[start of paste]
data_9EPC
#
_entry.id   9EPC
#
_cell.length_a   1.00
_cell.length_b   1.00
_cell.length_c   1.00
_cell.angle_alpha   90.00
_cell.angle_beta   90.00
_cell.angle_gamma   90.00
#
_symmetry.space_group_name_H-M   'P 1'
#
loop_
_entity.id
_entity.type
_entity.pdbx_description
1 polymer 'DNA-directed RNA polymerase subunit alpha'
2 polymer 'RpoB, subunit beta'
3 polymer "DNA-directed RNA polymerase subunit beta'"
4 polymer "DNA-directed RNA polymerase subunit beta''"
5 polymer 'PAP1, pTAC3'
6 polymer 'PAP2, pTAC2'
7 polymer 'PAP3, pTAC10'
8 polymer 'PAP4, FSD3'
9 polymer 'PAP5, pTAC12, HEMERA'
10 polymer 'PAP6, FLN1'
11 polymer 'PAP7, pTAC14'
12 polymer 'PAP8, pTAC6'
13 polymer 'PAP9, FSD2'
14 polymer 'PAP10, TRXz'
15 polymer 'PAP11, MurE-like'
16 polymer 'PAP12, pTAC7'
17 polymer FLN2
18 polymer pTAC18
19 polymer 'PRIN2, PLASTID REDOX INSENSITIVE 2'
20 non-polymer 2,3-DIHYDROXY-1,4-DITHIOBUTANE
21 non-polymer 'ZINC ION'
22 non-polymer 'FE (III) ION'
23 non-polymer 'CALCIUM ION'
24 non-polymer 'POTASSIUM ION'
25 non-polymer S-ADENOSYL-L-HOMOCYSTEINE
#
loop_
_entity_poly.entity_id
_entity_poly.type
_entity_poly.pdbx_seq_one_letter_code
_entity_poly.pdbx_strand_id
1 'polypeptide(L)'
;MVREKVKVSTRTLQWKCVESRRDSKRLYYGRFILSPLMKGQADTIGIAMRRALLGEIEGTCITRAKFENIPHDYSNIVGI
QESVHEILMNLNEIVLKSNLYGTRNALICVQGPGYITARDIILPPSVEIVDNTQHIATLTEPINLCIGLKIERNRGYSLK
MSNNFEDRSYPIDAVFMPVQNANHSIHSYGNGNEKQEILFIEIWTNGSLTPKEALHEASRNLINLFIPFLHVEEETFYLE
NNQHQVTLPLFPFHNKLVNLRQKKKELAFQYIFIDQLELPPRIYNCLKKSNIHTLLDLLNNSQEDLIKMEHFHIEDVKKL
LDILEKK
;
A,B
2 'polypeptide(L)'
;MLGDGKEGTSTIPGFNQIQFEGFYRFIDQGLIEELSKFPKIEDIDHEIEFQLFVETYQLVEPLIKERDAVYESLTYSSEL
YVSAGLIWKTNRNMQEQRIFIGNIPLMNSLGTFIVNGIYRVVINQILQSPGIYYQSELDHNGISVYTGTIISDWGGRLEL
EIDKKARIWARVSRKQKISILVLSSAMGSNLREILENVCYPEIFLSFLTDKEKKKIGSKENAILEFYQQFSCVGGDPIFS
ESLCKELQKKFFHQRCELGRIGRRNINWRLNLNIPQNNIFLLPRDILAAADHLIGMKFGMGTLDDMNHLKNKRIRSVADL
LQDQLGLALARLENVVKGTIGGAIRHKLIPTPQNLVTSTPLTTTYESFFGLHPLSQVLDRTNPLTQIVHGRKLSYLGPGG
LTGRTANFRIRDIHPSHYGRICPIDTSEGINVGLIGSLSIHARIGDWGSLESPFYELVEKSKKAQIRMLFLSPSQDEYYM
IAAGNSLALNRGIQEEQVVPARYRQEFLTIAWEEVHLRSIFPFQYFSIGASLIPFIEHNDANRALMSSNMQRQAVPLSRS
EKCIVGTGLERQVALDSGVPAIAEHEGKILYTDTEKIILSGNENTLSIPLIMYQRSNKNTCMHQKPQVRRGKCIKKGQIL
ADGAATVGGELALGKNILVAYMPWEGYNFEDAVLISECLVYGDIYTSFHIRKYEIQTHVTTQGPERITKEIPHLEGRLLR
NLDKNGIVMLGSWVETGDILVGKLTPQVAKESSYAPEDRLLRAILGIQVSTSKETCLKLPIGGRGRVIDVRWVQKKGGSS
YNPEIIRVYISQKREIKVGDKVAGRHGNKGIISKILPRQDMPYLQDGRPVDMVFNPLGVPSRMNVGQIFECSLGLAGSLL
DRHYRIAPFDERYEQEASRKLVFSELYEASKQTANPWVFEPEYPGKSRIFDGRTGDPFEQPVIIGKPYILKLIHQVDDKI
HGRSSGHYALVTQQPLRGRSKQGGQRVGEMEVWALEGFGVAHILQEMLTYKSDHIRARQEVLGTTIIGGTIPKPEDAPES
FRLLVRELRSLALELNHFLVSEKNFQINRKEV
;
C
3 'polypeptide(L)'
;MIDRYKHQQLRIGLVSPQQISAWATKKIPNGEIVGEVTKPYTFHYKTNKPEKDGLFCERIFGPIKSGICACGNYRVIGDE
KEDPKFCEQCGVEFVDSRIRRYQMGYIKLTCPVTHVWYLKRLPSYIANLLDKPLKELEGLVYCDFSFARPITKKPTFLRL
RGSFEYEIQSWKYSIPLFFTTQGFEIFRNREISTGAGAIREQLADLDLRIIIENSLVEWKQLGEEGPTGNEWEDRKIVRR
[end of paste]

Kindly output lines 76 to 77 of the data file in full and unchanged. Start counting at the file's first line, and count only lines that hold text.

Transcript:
KEDPKFCEQCGVEFVDSRIRRYQMGYIKLTCPVTHVWYLKRLPSYIANLLDKPLKELEGLVYCDFSFARPITKKPTFLRL
RGSFEYEIQSWKYSIPLFFTTQGFEIFRNREISTGAGAIREQLADLDLRIIIENSLVEWKQLGEEGPTGNEWEDRKIVRR